As the Tenth Circuit properly noted, wherever there are exceptions to the general rules of Guidelines application, express reference to those exceptions was made by the Sentencing Commission. Id. (citations omitted). Guided by the principle of statutory construction that the enumeration of specific exclusions from the operation of a statute is indicative of an intent that the statute should apply to all cases not specifically excluded, we examine the clear language of the Guidelines. We find no exception to the application of the enhancement provisions of Chapter Four of the Guidelines to the base offense level assigned to the offense of unlawful escape from custody. We therefore are constrained to presume that the Sentencing Commission contemplated that under Guidelines sections 4A1.1(d) and (e), points would be added to an individual defendant's base offense level for a conviction pursuant to 18 U.S.C. § 751(a).1 Accordingly, we reject Vickers' contentions to the contrary.
Vickers alternatively argues that even if enhancement was proper under sections 4A1.1(d) and (e), the district court erred in imposing the instant sentence consecutive to the sentence Vickers was already serving pursuant to Guideline section 5G1.3. Section 5G1.3 provides that
[i]f at the time of sentencing, the defendant is already serving one or more unexpired sentences, then the sentences for the instant offense(s) shall run consecutively to such unexpired sentences, unless one or more of the instant offense(s) arose out of the same transactions or occurrences as the unexpired sentences. In the latter case, such instant sentences and the unexpired sentences shall run concurrently, except to the extent otherwise required by law.
Vickers offers no authority in support of the above argument, but instead asserts that because escape, by definition, must occur while the offender is serving an unexpired term, that the offense of escape necessarily arises out of the same transaction and occurrence as the unexpired sentence. We reject Vickers contentions and conclude that the offense of unlawful escape from custody was an offense separate and distinct from Vickers' earlier offense of possession of a stolen treasury check. Therefore, the district court's imposition of the instant sentence consecutive to the sentence Vickers was already serving was not error.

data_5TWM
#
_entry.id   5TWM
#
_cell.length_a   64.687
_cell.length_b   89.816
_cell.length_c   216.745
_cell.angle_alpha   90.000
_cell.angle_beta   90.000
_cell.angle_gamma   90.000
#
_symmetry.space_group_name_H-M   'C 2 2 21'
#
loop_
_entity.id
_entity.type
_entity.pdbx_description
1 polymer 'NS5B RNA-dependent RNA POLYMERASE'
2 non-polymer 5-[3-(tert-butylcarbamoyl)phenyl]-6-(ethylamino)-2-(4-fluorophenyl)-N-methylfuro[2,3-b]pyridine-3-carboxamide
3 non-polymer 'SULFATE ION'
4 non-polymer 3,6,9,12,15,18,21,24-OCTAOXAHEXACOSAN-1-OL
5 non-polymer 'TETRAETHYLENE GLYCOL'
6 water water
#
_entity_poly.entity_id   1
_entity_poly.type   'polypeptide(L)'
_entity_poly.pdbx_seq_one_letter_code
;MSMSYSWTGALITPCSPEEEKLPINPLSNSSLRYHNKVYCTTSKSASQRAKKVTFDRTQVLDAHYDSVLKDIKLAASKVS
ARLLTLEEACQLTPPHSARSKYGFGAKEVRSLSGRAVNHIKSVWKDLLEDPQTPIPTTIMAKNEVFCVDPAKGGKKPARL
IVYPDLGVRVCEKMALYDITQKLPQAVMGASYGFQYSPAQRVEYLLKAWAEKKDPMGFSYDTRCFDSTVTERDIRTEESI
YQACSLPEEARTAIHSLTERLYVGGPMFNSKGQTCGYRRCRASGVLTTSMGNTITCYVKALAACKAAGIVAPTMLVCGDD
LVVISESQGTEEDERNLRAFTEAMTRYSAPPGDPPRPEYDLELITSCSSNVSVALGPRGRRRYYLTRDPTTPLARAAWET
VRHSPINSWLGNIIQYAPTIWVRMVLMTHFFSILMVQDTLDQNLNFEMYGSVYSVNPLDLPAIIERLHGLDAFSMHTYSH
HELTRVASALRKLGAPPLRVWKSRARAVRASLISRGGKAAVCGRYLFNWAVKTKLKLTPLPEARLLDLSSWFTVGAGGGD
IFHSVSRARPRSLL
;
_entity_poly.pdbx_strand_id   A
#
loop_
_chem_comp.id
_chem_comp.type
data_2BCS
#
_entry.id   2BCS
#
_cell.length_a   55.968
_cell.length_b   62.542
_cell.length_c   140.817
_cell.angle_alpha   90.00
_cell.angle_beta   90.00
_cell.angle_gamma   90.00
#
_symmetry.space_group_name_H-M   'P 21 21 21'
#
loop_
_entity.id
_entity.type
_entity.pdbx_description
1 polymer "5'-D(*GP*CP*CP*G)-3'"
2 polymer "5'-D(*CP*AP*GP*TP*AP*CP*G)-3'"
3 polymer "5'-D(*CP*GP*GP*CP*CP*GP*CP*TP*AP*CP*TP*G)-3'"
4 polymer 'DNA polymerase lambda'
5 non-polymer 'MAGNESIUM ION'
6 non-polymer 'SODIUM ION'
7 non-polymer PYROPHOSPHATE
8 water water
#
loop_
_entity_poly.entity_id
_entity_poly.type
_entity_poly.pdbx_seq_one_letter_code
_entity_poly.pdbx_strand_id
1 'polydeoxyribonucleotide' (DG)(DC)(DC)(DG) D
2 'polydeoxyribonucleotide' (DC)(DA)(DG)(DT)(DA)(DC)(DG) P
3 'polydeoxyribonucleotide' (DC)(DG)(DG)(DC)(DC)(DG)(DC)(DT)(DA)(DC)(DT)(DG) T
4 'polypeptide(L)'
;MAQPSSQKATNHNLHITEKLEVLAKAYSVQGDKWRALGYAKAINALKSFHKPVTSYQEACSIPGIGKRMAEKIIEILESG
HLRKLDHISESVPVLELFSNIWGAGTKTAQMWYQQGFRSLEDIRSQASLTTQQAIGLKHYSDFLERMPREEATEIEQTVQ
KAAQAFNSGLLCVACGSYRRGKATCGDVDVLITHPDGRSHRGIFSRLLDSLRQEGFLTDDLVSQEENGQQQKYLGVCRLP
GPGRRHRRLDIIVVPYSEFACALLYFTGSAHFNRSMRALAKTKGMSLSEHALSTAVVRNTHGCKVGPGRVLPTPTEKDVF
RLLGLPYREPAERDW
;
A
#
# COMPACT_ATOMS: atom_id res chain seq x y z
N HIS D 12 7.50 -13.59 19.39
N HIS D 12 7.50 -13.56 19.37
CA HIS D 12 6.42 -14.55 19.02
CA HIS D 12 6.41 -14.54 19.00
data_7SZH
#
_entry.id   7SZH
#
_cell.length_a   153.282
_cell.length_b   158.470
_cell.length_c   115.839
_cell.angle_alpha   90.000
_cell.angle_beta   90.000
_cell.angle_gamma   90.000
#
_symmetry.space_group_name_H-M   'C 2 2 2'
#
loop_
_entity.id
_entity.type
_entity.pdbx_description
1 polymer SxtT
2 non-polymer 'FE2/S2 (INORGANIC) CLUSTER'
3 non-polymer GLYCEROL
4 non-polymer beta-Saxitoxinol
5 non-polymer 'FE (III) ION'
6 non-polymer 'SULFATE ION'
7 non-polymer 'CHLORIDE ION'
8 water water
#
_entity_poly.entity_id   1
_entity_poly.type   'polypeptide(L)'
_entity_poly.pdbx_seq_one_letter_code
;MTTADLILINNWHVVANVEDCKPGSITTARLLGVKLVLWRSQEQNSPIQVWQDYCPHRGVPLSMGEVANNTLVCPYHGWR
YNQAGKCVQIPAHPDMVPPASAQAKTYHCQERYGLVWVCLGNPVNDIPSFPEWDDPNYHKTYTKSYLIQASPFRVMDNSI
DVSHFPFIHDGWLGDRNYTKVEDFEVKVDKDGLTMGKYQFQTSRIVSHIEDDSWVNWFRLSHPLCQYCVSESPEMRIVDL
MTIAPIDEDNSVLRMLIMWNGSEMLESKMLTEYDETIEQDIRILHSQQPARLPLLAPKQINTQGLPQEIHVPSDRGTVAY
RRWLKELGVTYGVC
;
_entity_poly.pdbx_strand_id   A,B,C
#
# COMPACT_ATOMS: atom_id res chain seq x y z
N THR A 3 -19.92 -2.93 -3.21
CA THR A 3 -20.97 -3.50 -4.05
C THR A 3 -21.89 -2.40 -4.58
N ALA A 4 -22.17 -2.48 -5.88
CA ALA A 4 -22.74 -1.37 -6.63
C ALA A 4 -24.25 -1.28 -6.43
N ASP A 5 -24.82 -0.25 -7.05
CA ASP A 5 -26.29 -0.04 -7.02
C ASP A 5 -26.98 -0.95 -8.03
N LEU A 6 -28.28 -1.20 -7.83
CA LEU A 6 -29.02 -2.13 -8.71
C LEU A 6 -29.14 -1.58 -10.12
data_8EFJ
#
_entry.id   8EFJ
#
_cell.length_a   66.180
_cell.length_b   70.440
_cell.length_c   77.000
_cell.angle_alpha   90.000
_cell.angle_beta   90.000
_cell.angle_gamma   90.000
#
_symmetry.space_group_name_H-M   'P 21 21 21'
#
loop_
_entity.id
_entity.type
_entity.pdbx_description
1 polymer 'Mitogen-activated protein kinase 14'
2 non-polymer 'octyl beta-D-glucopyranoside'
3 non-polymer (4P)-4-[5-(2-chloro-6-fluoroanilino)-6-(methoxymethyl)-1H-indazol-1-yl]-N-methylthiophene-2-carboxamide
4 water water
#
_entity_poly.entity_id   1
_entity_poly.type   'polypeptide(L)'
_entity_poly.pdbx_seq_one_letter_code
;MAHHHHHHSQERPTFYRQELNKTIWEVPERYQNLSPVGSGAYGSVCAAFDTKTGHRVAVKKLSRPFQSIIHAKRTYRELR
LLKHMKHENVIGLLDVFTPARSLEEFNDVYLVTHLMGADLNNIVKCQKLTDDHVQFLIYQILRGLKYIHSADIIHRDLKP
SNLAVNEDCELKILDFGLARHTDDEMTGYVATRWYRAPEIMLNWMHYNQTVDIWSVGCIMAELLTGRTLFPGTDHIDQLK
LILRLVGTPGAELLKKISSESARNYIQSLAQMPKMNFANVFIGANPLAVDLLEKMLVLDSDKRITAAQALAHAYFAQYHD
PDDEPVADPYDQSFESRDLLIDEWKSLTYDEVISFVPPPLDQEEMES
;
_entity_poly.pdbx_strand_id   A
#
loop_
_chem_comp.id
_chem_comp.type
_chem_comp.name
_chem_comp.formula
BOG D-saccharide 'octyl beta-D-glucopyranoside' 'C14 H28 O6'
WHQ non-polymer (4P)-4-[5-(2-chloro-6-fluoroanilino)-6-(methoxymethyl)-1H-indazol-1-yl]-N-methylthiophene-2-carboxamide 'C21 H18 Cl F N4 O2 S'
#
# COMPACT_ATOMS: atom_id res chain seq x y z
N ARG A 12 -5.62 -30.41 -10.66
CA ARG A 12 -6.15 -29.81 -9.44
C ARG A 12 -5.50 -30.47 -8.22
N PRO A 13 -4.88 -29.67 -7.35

Because we have determined that the district court's refusal to depart from the guidelines as urged by Vickers was not unlawful, we affirm the sentence as imposed by the district court. See United States v. Buenrostro, 868 F.2d 135, 139 (5th Cir.1989).
The district court did not err by enhancing Vickers base offense level pursuant to Guidelines sections 4A1.1(d) and (e). Further, the district court's imposition of the instant sentence consecutive to the sentence Vickers was already serving was not improper. The judgment of the district court is affirmed.
We also find the following reasoning of the Third Circuit to be persuasive:
While it is true that only a person in custody may escape, obviously persons in custody can commit crimes which can be committed by other persons as well. For example an inmate or a visitor can assault a prison guard. If such an assault is committed by an inmate, it could not reasonably be urged that the sentence he was serving at that time be excluded in the computation of his criminal history category, as the defendant's status as an inmate would not be an element of the offense and thus could not have been reflected in the applicable guidelines § 2A2.2
Ofchinick, 877 F.2d 251 at 256 (citation omitted).